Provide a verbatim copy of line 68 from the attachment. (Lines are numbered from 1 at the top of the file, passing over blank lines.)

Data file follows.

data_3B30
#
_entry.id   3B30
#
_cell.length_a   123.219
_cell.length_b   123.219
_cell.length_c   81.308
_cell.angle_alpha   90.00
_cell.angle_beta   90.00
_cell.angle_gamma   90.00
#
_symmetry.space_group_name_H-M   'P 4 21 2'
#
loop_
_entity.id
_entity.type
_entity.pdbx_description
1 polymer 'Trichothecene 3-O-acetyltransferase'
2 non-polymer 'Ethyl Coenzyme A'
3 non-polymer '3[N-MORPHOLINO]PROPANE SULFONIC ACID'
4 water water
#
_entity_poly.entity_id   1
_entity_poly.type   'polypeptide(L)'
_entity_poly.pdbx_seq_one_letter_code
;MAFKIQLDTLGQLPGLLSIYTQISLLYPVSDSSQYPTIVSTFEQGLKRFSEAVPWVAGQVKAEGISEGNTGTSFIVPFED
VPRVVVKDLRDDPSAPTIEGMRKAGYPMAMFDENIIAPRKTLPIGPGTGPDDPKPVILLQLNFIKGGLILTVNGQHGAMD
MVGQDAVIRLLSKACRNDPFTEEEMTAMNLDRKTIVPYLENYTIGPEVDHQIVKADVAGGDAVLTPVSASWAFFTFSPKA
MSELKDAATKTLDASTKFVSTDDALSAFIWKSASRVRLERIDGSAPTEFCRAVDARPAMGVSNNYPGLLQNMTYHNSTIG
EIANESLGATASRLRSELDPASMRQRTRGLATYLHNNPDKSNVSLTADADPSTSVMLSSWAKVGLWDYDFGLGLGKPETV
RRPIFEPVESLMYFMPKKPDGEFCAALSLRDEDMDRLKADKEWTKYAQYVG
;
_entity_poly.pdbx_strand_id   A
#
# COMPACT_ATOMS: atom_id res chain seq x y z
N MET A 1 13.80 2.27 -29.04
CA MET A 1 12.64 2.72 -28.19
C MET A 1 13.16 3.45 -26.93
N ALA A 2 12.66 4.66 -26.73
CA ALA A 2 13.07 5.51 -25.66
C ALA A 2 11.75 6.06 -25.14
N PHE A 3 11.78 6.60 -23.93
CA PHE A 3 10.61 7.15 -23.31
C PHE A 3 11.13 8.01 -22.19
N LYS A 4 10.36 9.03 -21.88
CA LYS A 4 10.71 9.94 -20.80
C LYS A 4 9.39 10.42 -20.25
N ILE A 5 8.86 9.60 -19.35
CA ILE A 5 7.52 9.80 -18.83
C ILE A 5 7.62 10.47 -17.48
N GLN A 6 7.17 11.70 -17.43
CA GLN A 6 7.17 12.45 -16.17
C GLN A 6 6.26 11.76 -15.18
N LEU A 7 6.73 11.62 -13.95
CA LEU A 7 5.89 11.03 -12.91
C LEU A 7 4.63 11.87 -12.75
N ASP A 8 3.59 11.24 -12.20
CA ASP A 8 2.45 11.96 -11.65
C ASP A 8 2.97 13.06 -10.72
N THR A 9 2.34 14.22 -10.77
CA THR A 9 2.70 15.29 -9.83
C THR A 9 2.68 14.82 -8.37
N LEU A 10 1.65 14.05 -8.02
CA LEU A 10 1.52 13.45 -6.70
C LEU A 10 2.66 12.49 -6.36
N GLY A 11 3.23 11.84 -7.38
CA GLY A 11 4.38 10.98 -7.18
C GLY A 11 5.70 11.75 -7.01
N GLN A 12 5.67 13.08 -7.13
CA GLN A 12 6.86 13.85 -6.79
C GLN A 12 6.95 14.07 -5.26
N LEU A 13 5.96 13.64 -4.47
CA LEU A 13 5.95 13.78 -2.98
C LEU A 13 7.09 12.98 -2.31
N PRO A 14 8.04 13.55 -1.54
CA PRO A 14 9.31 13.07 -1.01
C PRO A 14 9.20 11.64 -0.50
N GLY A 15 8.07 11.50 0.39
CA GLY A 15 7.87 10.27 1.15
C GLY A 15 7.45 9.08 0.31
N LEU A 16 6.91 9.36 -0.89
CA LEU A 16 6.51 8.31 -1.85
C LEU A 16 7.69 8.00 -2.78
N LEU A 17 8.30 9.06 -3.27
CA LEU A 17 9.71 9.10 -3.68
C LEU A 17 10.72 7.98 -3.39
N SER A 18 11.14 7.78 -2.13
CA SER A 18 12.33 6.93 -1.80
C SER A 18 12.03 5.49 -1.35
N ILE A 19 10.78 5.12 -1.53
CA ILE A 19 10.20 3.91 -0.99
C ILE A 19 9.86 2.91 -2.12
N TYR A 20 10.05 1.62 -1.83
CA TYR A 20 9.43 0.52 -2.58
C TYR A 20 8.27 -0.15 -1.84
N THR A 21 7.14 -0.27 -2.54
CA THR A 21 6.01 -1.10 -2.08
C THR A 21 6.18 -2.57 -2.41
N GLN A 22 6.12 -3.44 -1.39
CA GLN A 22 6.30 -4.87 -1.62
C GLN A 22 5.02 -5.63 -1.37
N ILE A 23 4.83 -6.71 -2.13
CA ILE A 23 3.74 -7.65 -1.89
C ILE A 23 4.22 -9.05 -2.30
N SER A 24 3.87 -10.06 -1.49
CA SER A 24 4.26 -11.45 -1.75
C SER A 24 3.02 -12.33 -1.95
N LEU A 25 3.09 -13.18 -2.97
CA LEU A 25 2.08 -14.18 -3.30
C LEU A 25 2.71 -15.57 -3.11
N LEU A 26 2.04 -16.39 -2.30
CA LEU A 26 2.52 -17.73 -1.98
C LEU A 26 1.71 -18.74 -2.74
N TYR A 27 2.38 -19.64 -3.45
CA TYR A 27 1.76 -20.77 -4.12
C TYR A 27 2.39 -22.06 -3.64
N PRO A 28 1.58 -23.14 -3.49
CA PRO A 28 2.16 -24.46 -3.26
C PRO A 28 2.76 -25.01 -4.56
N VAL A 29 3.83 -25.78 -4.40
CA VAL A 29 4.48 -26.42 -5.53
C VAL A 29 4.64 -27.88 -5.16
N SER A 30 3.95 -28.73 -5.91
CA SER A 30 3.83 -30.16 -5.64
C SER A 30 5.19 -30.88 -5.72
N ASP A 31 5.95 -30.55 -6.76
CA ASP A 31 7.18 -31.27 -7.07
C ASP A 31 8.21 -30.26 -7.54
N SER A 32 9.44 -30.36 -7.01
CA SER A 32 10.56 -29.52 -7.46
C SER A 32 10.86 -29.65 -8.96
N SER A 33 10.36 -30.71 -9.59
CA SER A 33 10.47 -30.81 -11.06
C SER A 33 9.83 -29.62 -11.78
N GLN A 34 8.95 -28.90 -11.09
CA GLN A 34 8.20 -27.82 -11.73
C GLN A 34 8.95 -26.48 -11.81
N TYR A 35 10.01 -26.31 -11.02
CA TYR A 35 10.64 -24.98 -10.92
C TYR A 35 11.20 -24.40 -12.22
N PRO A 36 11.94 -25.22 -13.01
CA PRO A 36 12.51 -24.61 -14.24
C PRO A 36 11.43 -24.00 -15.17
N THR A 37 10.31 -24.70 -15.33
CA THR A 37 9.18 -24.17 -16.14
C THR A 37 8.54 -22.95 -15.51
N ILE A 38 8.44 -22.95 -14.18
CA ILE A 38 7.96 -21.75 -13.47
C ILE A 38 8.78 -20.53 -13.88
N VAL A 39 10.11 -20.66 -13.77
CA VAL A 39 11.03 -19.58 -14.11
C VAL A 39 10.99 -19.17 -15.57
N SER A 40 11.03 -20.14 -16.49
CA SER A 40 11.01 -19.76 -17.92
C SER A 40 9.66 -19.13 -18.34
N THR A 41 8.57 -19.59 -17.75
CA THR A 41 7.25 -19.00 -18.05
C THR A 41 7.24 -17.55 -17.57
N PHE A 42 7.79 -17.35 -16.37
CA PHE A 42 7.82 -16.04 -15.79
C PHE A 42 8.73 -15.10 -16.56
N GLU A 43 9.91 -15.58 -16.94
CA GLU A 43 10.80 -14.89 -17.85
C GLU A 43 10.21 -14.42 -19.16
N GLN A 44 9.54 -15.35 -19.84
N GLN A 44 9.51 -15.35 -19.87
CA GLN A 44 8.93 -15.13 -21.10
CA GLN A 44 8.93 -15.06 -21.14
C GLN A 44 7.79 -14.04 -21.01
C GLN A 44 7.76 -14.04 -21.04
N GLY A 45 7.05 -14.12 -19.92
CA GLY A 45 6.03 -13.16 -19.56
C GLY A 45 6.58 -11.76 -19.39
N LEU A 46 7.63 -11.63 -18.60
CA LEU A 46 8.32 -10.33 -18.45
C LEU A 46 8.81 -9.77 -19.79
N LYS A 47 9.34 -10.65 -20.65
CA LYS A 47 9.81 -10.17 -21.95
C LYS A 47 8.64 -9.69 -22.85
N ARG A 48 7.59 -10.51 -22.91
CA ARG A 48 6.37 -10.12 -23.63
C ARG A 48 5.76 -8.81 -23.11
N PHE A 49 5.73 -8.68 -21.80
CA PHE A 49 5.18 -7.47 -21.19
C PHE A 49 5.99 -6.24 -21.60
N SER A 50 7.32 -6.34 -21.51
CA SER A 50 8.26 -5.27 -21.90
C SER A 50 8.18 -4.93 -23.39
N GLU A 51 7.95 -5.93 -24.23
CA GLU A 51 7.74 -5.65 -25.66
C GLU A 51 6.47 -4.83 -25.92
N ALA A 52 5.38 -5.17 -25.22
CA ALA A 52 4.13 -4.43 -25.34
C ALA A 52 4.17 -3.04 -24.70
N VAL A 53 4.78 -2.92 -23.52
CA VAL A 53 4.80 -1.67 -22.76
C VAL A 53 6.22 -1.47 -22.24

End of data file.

C GLY A 11 5.70 11.75 -7.01